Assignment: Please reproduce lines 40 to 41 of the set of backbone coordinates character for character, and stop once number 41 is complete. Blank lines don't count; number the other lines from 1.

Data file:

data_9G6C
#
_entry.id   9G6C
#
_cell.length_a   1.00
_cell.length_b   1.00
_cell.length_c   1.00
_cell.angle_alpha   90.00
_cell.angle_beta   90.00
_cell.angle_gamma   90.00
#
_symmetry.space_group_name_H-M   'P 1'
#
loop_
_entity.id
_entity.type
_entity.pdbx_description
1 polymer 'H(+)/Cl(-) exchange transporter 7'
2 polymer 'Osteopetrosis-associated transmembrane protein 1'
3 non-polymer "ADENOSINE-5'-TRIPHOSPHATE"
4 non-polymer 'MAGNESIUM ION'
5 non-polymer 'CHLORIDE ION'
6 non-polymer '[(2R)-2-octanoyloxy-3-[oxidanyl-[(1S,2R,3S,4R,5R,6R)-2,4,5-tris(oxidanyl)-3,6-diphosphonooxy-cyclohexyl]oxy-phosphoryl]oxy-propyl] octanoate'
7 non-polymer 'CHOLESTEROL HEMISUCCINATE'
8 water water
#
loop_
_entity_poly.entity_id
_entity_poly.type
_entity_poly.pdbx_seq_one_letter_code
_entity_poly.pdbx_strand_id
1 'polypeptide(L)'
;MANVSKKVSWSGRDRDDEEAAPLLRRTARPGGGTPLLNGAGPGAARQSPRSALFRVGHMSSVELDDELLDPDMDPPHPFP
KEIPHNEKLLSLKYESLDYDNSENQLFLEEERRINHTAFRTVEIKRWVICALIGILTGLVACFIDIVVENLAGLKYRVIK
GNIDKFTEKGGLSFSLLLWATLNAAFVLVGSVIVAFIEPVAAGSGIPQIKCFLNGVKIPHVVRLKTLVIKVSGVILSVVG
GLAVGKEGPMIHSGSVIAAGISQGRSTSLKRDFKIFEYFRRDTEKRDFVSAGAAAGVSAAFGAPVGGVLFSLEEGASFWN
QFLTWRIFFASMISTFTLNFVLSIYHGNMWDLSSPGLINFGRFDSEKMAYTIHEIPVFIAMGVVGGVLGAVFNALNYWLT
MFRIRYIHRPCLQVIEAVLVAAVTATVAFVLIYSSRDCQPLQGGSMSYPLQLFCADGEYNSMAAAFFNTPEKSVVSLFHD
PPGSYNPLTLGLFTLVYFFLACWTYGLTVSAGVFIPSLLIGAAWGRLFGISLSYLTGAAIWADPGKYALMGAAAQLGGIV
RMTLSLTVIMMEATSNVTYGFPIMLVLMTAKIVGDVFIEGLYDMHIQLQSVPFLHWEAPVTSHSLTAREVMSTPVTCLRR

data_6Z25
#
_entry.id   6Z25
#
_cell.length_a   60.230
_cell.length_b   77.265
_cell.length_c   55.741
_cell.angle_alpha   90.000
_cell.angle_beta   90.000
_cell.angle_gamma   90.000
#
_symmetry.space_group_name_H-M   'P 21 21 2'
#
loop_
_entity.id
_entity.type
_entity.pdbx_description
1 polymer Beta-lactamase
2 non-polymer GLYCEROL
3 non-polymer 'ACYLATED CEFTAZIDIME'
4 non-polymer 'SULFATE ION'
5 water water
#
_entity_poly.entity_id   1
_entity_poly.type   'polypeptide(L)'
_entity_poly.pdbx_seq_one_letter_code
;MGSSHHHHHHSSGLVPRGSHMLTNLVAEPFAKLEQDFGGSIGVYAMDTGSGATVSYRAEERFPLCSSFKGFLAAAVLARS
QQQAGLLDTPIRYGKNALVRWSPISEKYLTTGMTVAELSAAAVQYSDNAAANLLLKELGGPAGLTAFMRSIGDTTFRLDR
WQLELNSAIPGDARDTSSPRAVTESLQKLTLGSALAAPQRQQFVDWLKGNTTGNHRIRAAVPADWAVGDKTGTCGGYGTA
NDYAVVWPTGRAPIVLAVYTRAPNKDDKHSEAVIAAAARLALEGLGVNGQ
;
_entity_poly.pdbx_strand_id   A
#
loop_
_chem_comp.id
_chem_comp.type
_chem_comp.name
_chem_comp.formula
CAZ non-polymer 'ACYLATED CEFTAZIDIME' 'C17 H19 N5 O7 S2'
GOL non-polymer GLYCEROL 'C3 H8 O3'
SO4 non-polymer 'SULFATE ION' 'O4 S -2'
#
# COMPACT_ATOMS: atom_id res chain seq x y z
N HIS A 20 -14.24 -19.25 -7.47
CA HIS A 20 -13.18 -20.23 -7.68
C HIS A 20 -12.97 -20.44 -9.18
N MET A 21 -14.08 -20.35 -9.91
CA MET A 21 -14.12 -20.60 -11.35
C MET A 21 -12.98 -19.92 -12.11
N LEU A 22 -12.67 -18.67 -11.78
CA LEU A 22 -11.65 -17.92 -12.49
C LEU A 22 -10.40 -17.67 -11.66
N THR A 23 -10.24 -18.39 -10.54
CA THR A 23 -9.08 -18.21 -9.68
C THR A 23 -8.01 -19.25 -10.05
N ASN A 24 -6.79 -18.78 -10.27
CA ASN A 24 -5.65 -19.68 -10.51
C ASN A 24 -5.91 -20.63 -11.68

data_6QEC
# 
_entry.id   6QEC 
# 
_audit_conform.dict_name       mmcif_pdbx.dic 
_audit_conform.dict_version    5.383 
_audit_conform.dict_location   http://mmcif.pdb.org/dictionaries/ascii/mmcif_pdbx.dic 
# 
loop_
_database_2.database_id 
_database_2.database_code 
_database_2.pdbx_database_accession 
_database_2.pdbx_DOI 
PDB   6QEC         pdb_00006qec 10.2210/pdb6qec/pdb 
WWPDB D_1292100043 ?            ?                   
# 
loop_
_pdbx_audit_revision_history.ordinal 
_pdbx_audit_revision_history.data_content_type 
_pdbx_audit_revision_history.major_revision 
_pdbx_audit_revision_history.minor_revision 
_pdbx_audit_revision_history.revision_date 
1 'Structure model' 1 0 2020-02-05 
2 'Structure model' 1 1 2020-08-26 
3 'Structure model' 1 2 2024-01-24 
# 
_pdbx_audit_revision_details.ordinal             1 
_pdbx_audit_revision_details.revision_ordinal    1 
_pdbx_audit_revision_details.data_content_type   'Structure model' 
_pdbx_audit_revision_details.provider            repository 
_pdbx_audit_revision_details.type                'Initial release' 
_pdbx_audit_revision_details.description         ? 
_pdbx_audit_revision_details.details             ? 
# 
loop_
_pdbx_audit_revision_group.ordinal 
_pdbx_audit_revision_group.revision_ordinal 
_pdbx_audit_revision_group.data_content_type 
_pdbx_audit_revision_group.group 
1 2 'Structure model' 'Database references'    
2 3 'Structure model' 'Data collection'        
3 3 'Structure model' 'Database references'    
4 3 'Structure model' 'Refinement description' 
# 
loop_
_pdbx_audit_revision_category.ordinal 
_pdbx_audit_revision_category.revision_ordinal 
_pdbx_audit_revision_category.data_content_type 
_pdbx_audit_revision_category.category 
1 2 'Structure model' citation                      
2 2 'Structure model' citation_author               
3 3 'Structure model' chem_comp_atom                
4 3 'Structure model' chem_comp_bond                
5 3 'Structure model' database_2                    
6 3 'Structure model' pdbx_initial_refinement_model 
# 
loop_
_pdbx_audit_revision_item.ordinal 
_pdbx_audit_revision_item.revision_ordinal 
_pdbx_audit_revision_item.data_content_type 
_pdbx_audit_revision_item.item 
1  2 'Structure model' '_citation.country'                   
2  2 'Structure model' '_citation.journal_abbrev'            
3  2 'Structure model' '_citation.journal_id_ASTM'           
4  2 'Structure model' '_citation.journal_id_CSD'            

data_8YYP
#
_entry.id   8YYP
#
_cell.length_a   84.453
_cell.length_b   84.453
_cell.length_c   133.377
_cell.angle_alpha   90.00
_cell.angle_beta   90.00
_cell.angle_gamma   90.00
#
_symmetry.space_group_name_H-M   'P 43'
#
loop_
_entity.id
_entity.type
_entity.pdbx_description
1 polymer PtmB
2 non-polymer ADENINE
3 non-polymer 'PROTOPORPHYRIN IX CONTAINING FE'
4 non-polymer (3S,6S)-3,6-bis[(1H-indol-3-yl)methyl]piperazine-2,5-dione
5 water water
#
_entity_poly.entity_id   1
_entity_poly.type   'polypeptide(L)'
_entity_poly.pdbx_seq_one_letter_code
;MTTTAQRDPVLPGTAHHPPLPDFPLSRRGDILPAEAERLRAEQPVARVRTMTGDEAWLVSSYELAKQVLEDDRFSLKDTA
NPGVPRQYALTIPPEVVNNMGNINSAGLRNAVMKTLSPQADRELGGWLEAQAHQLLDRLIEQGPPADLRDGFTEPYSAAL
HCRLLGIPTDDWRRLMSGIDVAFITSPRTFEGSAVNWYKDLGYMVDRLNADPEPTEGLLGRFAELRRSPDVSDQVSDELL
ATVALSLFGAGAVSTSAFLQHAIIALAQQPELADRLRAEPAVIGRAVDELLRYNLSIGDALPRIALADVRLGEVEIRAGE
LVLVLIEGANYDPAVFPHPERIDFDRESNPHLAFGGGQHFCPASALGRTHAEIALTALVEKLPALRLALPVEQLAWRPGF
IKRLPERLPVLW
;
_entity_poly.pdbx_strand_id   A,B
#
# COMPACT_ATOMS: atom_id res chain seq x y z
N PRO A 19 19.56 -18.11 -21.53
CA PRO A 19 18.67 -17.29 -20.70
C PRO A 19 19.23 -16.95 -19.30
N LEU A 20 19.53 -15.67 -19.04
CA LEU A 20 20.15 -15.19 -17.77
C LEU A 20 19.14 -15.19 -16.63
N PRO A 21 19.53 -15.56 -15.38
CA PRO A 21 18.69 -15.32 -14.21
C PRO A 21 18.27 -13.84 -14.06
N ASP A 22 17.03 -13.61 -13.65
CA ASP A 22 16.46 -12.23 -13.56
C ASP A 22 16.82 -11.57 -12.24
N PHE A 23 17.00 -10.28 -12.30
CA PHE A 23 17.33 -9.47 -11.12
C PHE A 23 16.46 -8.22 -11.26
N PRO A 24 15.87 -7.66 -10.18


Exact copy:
RMTLSLTVIMMEATSNVTYGFPIMLVLMTAKIVGDVFIEGLYDMHIQLQSVPFLHWEAPVTSHSLTAREVMSTPVTCLRR

data_6Z25